NEW YORK (MainStreet) — You scrimp and save, cutting coupons, spending hours looking for the cheapest price on everything. You meticulously track every penny you earn and spend. You turn down invite after invite, saying it just isn’t in the budget. And then one day, you stop.
Suddenly, you quit cooking at home and buy five takeout meals in a week. Online shopping becomes a routine and paying full price doesn’t seem so unreasonable anymore.
You might realize you’re hemorrhaging money, but knowing you’ve blown your budget just makes you resent having one in the first place.
It’s called frugal fatigue—when we get burnt out on budgets and financial goals, then respond by blowing our budgets with impulsive spending. It can happen to anyone, and when it does, it can be difficult to get back on track.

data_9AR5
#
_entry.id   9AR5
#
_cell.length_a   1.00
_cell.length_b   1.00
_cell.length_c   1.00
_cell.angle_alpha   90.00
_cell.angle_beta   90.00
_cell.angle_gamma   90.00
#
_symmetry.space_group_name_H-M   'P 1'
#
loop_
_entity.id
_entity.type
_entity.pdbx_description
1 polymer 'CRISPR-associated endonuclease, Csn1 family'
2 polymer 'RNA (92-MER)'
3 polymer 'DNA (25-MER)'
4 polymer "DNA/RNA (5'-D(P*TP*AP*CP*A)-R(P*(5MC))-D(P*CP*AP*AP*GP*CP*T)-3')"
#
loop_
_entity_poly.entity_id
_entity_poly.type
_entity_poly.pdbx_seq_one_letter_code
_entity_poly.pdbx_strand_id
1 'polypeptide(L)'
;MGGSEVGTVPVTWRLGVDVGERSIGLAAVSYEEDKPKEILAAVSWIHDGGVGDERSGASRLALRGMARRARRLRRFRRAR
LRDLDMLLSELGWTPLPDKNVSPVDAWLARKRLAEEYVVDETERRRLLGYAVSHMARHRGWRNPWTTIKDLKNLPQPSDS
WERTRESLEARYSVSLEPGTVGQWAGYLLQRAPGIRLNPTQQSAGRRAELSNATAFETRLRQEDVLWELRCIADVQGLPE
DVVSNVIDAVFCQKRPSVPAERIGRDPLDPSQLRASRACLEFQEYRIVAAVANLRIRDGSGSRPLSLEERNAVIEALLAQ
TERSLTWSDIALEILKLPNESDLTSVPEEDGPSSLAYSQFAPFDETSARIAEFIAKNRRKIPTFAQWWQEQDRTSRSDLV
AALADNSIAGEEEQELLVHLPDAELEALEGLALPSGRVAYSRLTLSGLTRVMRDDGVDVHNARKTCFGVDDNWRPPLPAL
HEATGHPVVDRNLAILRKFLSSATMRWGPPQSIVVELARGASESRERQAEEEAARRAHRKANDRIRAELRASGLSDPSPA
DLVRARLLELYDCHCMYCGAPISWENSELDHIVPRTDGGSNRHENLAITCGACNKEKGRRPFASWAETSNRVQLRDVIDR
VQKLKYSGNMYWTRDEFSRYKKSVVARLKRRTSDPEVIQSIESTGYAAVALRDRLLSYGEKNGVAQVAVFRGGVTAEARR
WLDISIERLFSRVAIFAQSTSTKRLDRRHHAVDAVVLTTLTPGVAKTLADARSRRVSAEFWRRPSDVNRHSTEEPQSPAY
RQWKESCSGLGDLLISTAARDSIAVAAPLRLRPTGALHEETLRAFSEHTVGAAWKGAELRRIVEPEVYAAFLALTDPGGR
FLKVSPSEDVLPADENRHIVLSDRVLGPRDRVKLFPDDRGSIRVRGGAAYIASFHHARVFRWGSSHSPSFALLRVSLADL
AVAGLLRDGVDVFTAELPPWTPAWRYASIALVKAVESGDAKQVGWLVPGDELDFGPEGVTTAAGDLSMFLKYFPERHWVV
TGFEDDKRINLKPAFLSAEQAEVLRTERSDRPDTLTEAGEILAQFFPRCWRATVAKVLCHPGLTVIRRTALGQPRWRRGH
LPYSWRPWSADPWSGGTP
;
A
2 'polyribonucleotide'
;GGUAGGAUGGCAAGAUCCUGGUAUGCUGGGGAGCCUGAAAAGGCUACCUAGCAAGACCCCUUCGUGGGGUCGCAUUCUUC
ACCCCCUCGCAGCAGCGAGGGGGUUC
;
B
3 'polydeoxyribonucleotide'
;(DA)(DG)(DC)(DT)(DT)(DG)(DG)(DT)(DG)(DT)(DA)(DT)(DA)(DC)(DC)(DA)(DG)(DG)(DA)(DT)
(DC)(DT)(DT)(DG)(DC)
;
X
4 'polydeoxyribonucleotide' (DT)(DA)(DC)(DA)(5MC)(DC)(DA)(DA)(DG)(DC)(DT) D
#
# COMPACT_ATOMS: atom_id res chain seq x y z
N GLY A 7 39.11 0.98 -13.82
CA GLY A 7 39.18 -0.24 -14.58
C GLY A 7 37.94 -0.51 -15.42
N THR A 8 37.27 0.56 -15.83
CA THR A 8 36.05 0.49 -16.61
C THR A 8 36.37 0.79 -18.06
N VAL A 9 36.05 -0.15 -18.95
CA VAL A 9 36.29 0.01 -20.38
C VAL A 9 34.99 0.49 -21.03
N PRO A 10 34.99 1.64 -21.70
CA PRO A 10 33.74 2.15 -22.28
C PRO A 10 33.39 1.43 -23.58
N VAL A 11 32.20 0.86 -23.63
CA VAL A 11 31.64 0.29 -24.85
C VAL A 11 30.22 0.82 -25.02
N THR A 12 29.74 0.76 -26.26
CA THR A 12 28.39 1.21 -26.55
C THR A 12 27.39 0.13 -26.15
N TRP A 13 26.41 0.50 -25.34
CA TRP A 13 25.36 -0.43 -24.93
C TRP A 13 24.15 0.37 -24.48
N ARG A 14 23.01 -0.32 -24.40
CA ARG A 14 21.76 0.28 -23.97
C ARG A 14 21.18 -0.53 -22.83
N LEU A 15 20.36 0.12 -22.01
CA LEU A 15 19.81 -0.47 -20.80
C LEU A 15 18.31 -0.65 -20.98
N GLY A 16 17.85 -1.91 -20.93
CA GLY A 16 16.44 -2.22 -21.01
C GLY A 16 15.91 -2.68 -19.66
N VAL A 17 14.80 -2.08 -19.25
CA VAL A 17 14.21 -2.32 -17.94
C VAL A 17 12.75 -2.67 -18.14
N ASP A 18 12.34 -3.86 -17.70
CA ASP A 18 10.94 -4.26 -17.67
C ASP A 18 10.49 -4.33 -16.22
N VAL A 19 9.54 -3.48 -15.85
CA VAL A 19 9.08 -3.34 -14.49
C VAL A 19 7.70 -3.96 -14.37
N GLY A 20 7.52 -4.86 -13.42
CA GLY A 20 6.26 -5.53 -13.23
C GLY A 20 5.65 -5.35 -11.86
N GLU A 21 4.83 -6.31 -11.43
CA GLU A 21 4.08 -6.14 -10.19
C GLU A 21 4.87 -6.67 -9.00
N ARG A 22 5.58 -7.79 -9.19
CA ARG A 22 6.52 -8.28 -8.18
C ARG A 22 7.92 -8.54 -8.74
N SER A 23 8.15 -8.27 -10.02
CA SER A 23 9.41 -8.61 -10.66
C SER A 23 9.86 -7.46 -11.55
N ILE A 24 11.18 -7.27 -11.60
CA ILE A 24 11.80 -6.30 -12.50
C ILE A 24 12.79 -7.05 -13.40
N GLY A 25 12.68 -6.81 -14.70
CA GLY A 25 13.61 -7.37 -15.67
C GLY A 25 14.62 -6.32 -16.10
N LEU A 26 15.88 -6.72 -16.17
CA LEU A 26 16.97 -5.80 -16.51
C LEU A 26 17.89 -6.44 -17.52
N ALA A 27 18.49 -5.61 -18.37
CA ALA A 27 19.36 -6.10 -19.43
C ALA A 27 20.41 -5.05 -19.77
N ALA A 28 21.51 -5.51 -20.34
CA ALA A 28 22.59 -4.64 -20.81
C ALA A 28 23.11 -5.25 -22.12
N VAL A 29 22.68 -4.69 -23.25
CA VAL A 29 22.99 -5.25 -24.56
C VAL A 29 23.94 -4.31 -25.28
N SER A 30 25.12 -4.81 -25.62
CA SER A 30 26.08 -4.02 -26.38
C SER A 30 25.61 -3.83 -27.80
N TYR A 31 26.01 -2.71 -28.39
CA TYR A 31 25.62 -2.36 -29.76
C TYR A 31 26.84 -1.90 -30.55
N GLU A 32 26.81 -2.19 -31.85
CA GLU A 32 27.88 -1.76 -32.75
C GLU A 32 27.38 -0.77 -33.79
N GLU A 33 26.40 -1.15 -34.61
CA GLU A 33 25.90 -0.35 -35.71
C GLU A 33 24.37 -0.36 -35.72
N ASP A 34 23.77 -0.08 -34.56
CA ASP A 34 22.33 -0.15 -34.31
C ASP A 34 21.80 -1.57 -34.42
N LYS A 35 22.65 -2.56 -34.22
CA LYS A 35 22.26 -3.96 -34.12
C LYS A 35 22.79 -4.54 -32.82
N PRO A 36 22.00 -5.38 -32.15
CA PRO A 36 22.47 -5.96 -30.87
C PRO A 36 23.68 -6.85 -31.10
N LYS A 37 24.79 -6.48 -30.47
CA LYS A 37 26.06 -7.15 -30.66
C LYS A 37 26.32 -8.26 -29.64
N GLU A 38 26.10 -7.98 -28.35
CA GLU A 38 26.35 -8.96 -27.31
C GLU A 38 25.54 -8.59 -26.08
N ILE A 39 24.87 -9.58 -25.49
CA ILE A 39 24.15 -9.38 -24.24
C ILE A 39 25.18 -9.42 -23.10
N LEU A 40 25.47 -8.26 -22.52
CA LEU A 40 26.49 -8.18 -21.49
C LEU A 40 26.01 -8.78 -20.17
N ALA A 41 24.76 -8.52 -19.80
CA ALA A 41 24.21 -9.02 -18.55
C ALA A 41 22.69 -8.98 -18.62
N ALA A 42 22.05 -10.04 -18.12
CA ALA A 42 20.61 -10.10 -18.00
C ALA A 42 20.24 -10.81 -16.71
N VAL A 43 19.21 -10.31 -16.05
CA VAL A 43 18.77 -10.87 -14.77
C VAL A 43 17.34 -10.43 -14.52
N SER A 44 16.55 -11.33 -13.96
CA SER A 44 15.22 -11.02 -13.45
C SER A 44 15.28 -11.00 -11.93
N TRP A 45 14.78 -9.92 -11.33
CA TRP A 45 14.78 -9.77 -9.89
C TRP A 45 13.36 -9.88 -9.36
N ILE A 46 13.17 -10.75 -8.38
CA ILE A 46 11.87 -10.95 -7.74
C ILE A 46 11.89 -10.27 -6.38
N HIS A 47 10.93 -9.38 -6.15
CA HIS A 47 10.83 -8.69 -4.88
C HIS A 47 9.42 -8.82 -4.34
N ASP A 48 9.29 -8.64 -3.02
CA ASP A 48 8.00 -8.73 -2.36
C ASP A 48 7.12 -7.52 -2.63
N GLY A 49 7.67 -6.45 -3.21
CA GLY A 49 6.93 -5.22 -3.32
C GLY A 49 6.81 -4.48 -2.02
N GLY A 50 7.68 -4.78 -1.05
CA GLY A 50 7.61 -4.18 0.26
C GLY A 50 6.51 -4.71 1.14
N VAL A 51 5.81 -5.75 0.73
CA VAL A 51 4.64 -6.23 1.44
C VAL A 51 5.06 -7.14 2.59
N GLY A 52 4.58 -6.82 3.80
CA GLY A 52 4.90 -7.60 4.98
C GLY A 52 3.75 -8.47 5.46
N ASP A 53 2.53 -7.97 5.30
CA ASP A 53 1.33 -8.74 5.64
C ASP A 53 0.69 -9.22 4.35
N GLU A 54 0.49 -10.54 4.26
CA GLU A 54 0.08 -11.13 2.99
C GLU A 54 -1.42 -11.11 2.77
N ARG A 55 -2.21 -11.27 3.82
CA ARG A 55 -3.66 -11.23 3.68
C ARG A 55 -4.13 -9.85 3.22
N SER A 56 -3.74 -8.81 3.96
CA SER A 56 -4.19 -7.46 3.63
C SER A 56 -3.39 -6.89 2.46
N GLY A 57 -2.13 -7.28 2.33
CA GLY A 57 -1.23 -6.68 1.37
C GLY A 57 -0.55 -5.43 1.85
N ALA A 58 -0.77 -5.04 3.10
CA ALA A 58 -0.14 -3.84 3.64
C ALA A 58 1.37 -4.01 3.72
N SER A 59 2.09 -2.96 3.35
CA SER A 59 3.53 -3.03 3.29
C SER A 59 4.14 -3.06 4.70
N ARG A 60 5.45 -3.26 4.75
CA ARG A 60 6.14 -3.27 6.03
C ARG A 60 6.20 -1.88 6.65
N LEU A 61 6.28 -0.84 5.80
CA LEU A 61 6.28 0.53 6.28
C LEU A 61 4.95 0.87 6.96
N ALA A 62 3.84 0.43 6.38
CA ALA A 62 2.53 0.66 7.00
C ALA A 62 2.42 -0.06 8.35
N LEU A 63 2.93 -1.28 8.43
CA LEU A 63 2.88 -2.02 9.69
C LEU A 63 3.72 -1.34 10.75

Folding to Outside Pressures
There is no singular reason why people become fatigued. Whether you’ll reach that level depends largely on how you handle life and money. For a few people, outside temptation is enough to push them into burnout.
“It is an advertiser's job to make us want something so much that we think we need it,” says Dan Meader, CEO and founder of the investment company Landmark Enterprises.
If you’re over-exposed to advertising, you can begin to resent your inability to buy the things you see on TV or in magazines. Being frugal doesn’t make you immune.
“There is a part of our brains that senses pleasure when we realize a bargain or a special deal,” Meader says. If you continually deny yourself a great deal because of budget restrictions, it can cause fatigue. So can avoiding certain sales you normally enjoy using.
For other people, life just gets too heavy. When you already feel stretched too thin, unplanned events can push you over the edge.